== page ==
Here's my wife's (Susan Fonseca-Klein) mock trial on AI personhood:
http://video.google....47420844#18m40s

#17 maestro949

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Posted 09 September 2006 - 03:55 PM

Just mindblowing what goes on within us. Beautiful...

hybrid medical animation

I posted this one elsewhere but this thread is probably more appropriate for this gem:

Harvard Biovisions

#18 Bruce Klein

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Posted 10 September 2006 - 10:46 PM

Here's a short video (less than 1 min) of BrainGate:
http://video.google....589191273996201

#19 Bruce Klein

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Posted 29 September 2006 - 08:09 AM

National Geographic's doc. on cryonics. Includes first video of complete cryonics procedure at Alcor. Well done and postitive for cryonics in general:

http://video.google....0436&q=cryonics

#20 Bruce Klein

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Posted 29 September 2006 - 09:50 AM

4 mins of Ray Kurzweil, etc. on Daily Show .. "Future Shock" :)



#21 Brainbox

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Posted 29 September 2006 - 10:08 AM

4 mins of Ray Kurzweil, etc. on Daily Show .. "Future Shock" :)

It's the etc. that ... [lol]

#22 Bruce Klein

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Posted 29 September 2006 - 01:59 PM

Even more of a reason to never leave your computer...

With more than 100 classes on everything from Physics to CS, Berkley is uploading courses to Google video: http://video.google....ucberkeley.html

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#23 JonesGuy

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Posted 29 September 2006 - 10:17 PM

I'm looking at that right now;
Some of the courses I'm partaking at MIT have .mp3 downloads, so I listen to my iPod. I often wish I could see the teacher, though.

I've yet to actually watch a full class, but this seems to be absolutely valuable

#24 ameldedic2

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Posted 03 October 2006 - 05:48 AM

I don't have cable, I watch about 4-5 hours of TV in one year. Thus, I read read books and find the Internet to be a far powerful tool for information and educational videos. Overall, I would uphold your suggesten in disconnecting cable, since it a waist of time and money, but rather rely for videos and information on the Internet. :)

Edited by ameldedic2, 16 October 2006 - 08:49 AM.


#25 Matthias

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Posted 06 October 2006 - 10:07 PM

I like the "NASA TV" channel on Viidoo:
http://www.viidoo.com/en/index.php

#26 maestro949

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Posted 06 October 2006 - 10:48 PM

My TV time has steadily gone down to the point that there is only 1 show I regularly watch now, "The Daily Show." Now it's just reading the stream of daily scientific news, reading books purchased off amazon and watching scientific videos on Google videos and YouTube. I've learned more in the last year than I did in my 4 years of undergrad!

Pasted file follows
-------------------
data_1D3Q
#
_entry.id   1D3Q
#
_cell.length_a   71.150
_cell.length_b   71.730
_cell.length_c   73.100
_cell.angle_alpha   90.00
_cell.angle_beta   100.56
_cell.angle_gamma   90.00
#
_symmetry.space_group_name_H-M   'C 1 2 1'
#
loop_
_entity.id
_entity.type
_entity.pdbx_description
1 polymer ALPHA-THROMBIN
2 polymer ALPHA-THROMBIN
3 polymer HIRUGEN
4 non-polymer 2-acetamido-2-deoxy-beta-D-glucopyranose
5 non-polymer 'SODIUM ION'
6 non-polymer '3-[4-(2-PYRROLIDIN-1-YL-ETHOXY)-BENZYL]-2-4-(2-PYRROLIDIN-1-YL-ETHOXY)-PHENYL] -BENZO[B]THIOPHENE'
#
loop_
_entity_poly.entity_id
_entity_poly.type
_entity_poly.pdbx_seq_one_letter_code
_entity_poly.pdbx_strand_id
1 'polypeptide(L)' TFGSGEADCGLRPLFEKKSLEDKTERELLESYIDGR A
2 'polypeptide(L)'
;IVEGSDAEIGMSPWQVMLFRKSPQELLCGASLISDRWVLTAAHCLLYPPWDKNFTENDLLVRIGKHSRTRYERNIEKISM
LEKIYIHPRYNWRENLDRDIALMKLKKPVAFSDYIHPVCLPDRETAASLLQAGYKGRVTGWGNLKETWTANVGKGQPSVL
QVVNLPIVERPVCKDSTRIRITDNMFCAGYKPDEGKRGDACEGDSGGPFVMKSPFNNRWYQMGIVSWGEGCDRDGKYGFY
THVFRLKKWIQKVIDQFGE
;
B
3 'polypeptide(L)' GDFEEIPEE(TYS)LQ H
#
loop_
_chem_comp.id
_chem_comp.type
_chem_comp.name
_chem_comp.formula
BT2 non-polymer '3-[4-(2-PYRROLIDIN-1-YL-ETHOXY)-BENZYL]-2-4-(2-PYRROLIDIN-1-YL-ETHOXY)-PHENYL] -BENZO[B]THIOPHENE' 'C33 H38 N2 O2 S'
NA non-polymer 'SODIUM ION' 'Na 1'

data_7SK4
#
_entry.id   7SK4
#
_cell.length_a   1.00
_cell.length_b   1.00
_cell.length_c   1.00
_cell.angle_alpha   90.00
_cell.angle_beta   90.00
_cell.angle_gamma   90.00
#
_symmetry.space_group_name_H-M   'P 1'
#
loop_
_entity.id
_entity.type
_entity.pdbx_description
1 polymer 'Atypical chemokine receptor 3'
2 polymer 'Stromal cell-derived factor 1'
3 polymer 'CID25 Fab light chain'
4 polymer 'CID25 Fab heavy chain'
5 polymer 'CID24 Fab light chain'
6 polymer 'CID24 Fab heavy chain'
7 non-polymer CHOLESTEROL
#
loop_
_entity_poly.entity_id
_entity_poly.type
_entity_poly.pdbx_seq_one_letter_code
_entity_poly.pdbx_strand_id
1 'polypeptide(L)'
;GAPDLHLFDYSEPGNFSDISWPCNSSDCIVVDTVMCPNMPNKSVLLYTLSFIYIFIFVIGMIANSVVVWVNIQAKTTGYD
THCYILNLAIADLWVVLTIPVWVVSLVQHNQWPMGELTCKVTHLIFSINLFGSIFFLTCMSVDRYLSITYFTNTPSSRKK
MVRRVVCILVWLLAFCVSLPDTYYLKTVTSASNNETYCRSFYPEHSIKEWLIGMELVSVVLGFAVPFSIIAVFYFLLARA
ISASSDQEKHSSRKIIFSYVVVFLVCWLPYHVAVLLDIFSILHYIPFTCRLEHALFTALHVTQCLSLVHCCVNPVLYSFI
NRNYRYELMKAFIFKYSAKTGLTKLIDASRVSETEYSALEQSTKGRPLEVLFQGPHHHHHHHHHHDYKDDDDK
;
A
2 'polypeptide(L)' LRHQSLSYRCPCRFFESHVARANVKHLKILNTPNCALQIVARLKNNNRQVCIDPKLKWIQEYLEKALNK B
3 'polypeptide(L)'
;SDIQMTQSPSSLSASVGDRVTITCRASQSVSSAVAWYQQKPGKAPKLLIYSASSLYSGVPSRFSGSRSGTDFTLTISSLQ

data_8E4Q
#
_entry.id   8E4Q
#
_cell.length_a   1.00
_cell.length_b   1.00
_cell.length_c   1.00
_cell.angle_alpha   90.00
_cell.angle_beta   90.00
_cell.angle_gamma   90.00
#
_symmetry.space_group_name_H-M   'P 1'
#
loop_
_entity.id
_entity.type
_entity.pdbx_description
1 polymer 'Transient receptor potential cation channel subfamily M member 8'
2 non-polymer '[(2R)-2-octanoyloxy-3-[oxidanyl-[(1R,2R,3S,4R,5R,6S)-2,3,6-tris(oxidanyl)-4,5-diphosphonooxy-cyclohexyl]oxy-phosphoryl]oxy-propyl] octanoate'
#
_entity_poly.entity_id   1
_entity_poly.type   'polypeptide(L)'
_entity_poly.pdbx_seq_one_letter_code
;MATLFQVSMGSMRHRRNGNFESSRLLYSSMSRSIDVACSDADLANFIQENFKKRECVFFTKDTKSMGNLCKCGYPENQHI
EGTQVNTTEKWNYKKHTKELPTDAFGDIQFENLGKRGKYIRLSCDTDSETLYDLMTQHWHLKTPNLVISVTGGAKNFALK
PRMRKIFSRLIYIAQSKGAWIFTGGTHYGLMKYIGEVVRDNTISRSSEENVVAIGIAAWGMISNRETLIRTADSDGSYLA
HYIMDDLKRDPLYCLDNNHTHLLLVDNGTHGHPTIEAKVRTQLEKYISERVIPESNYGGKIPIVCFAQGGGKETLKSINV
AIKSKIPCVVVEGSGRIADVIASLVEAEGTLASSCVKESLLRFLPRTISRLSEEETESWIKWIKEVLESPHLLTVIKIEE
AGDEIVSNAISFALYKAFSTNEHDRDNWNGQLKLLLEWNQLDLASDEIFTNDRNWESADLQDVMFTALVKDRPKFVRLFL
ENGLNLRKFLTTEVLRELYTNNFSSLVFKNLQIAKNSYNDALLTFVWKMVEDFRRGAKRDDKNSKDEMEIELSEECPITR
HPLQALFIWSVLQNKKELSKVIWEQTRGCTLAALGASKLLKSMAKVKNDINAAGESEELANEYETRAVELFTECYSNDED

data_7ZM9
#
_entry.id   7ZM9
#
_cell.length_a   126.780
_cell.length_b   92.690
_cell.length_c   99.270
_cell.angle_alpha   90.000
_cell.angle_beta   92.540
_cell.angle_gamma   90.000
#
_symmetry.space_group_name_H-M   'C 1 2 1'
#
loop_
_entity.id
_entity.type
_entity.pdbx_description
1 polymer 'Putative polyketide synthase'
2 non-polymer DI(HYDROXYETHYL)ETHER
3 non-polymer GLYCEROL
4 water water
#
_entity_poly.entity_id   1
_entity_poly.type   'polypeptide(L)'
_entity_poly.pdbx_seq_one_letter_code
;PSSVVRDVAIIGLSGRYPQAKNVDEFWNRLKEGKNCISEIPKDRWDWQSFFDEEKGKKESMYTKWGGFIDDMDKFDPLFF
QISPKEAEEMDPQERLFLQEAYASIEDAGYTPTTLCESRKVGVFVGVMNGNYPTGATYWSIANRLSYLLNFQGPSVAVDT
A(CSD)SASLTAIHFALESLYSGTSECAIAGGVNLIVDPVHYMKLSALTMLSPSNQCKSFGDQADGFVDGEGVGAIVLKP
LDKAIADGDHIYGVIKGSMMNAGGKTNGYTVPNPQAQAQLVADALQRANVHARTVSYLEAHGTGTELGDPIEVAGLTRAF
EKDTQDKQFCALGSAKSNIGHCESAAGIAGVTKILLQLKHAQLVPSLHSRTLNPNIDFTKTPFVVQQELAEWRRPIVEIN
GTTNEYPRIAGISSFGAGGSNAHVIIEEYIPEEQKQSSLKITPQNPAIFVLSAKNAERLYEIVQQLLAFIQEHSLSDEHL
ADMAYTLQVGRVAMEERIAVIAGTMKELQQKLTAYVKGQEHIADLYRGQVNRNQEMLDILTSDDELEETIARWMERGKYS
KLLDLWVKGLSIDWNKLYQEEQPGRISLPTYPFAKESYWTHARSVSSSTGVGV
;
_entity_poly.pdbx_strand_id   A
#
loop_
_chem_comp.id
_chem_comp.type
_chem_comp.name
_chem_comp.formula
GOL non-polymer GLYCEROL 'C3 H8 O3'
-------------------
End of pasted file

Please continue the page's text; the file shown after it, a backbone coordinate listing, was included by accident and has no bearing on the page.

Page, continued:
I'm all over the place though I'm currently mining the web for molecular dynamics videos. Working through these these atm. Sadly they are in that horrible viruslike RealPlayer grrr.

#27 Bruce Klein

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Posted 13 October 2006 - 07:11 AM

5:36 MIN: "AI Will Destroy Us All"


#28 jonano

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Posted 20 December 2006 - 03:42 AM

The Research Channel - Presents video programs from the world's
leading research institutions.

http://www.streamick...researchchannel

Nice page to watch.

--Jon

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Posted 20 December 2006 - 09:29 AM

Good one, Jonano. I have been looking for a BBC news stream that I didn't have to subscribe to.

Check this link for interesting science presentations at NIH: http://videocast.nih.gov/default.asp

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#30 griffix

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Posted 28 December 2006 - 01:19 PM

Not too sure if this has been posted here before, but after watching one of the (all free) episodes, i'm looking forward to watching the rest. I think there are about ten episodes at about 1Hr 30min each. Link to the website:

http://beyondbelief2006.org/ Click on 'watch' to get to the video section. Alternatively the videos can be found by searching google video for 'Beyond Belief' ( http://video.google....q=beyond belief ).

Excerpt from the 'About' section of the Beyond Belief website:

"Just 40 years after a famous TIME magazine cover asked "Is God Dead?" the answer appears to be a resounding "No!" According to a survey by the Pew Forum on Religion & Public Life in a recent issue of Foreign Policy magazine, "God is Winning". Religions are increasingly a geopolitical force to be reckoned with. Fundamentalist movements - some violent in the extreme - are growing. Science and religion are at odds in the classrooms and courtrooms. And a return to religious values is widely touted as an antidote to the alleged decline in public morality. After two centuries, could this be twilight for the Enlightenment project and the beginning of a new age of unreason? Will faith and dogma trump rational inquiry, or will it be possible to reconcile religious and scientific worldviews? Can evolutionary biology, anthropology and neuroscience help us to better understand how we construct beliefs, and experience empathy, fear and awe? Can science help us create a new rational narrative as poetic and powerful as those that have traditionally sustained societies? Can we treat religion as a natural phenomenon? Can we be good without God? And if not God, then what?

This is a critical moment in the human situation, and The Science Network in association with the Crick-Jacobs Center brought together an extraordinary group of scientists and philosophers to explore answers to these questions. The conversation took place at the Salk Institute, La Jolla, CA from November 5-7, 2006."